My neighbor has a very lovely collection of fiber arts from Central America. I’ve shared a few of her molas here before, and she recently asked me to work on another piece of hers, a huipil from Guatemala.
*You can click on any of photos below to bring up larger images and see more details of this piece.*
She has several of these garments, and although they are all beautiful and obviously made with care, my favorite one by far is this purple number. It is made of four sections of fabric, which have been hand sewn together along the shoulders and the center front and back. It has then been heavily embroidered by hand with a pattern of bright birds, purple rope, metallic thread and large pink flowers. The hole in the center is rather small, but it can just be squeezed over a head. The neckline is crocheted with a very thick cotton embroidery floss.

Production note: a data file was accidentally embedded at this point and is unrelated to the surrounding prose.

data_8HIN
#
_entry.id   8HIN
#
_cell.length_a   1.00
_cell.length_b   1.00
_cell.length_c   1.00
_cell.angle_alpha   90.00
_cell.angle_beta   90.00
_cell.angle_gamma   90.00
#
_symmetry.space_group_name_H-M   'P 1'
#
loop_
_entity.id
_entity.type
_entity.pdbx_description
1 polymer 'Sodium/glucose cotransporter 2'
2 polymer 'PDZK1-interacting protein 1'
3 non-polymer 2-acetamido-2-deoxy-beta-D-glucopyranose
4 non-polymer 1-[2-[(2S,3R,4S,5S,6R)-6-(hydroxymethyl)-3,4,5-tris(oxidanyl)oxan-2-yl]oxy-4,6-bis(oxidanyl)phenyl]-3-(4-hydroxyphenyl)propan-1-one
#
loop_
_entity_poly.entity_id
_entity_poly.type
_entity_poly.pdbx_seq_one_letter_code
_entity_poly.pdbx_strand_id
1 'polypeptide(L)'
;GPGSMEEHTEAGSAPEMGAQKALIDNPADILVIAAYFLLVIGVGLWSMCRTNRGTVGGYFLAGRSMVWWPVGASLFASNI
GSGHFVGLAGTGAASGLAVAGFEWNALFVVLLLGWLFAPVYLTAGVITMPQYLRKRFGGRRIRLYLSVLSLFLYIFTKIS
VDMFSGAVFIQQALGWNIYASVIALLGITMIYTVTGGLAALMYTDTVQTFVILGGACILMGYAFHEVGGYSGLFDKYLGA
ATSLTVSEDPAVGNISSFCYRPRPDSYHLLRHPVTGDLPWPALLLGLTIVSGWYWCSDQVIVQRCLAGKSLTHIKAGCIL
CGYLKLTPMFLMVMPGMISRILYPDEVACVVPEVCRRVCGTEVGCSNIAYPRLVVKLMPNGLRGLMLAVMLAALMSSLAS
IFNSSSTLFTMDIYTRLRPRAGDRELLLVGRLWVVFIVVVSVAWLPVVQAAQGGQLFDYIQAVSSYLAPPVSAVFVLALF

Huipil’s are usually worn by women in Central Mexico and Central America. They are very loose-fitting tunics that are rectangular in shape and often adorned with embroidery, ribbon, lace and and bits of fabric. They can be short, like this one, or they can go all the way to the floor. Many of them are made with hand woven cloth as well, and this huipil is an example of that, likely having been made by one woman from start to finish.
It’s interesting to me that some of the embroidery thread appears to have been twisted before being inserted back into the fabric. See the stems on the flower leaves? Did the maker do that to add a bit of texture, or is there another purpose for that technique?
So what’s your guess? How many hours do you think it took to embroider this?